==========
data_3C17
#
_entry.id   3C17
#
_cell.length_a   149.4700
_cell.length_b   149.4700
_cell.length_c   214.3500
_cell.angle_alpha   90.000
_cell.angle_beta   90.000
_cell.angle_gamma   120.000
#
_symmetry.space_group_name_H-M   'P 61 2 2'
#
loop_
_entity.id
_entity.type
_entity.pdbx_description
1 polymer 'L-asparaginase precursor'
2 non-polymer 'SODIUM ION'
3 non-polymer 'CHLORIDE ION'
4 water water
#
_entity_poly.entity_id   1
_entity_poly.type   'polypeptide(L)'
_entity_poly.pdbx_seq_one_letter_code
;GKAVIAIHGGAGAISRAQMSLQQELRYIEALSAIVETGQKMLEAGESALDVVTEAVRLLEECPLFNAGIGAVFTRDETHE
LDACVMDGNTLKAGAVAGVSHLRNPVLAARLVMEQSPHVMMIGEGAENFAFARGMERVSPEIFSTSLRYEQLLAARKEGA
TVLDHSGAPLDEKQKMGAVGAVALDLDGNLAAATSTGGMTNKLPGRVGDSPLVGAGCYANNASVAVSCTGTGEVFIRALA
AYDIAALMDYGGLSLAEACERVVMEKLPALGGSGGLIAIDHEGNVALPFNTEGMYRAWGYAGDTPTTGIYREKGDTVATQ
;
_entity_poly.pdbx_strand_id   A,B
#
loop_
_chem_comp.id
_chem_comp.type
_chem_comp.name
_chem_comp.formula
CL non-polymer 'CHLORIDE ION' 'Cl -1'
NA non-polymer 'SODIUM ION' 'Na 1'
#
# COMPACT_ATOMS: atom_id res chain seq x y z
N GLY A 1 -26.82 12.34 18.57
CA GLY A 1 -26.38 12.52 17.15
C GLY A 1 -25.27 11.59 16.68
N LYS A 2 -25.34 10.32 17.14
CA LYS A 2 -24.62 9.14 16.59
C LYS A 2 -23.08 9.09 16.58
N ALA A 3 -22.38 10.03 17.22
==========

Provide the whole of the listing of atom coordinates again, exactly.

data_3C17
#
_entry.id   3C17
#
_cell.length_a   149.4700
_cell.length_b   149.4700
_cell.length_c   214.3500
_cell.angle_alpha   90.000
_cell.angle_beta   90.000
_cell.angle_gamma   120.000
#
_symmetry.space_group_name_H-M   'P 61 2 2'
#
loop_
_entity.id
_entity.type
_entity.pdbx_description
1 polymer 'L-asparaginase precursor'
2 non-polymer 'SODIUM ION'
3 non-polymer 'CHLORIDE ION'
4 water water
#
_entity_poly.entity_id   1
_entity_poly.type   'polypeptide(L)'
_entity_poly.pdbx_seq_one_letter_code
;GKAVIAIHGGAGAISRAQMSLQQELRYIEALSAIVETGQKMLEAGESALDVVTEAVRLLEECPLFNAGIGAVFTRDETHE
LDACVMDGNTLKAGAVAGVSHLRNPVLAARLVMEQSPHVMMIGEGAENFAFARGMERVSPEIFSTSLRYEQLLAARKEGA
TVLDHSGAPLDEKQKMGAVGAVALDLDGNLAAATSTGGMTNKLPGRVGDSPLVGAGCYANNASVAVSCTGTGEVFIRALA
AYDIAALMDYGGLSLAEACERVVMEKLPALGGSGGLIAIDHEGNVALPFNTEGMYRAWGYAGDTPTTGIYREKGDTVATQ
;
_entity_poly.pdbx_strand_id   A,B
#
loop_
_chem_comp.id
_chem_comp.type
_chem_comp.name
_chem_comp.formula
CL non-polymer 'CHLORIDE ION' 'Cl -1'
NA non-polymer 'SODIUM ION' 'Na 1'
#
# COMPACT_ATOMS: atom_id res chain seq x y z
N GLY A 1 -26.82 12.34 18.57
CA GLY A 1 -26.38 12.52 17.15
C GLY A 1 -25.27 11.59 16.68
N LYS A 2 -25.34 10.32 17.14
CA LYS A 2 -24.62 9.14 16.59
C LYS A 2 -23.08 9.09 16.58
N ALA A 3 -22.38 10.03 17.22